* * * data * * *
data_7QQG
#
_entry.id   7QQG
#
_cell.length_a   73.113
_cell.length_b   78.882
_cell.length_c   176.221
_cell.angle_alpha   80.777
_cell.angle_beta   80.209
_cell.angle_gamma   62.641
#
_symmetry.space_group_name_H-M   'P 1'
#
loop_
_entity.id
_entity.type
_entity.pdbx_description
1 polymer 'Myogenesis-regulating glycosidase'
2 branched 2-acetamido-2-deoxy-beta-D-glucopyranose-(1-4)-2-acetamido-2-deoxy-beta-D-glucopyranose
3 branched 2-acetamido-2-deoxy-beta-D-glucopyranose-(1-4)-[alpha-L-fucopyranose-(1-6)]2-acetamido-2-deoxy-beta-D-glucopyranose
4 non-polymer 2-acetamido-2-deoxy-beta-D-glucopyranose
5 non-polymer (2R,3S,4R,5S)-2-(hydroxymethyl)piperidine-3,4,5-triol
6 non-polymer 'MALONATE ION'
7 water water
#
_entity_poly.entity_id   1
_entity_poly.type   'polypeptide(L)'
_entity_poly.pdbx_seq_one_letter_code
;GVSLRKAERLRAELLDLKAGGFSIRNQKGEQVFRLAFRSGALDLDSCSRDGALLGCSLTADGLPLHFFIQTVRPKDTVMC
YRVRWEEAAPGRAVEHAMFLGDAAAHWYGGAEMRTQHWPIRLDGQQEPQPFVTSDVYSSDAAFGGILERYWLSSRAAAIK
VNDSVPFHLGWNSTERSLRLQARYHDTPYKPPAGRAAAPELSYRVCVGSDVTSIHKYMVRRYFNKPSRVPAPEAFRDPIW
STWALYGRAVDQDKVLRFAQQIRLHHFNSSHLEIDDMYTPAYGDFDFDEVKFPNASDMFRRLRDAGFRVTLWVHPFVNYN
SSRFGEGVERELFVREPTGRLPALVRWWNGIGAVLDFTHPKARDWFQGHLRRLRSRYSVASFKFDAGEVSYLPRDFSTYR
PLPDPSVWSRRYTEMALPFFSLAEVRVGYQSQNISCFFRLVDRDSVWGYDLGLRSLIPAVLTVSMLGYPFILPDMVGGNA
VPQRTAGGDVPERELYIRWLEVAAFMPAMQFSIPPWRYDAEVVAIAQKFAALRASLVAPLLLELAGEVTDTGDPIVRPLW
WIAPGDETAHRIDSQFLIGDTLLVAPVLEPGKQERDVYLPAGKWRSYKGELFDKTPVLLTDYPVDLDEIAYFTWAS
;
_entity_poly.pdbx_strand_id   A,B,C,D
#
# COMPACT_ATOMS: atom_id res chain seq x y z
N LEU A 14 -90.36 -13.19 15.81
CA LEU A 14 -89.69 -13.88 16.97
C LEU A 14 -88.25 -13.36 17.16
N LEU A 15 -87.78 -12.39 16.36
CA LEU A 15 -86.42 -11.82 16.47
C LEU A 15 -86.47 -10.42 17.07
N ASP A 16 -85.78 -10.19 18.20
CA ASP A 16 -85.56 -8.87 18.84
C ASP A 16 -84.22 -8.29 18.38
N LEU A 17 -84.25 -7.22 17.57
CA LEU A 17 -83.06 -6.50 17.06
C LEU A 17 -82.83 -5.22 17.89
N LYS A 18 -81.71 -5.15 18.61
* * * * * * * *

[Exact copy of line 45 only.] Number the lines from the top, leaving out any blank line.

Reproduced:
CA LEU A 15 -86.42 -11.82 16.47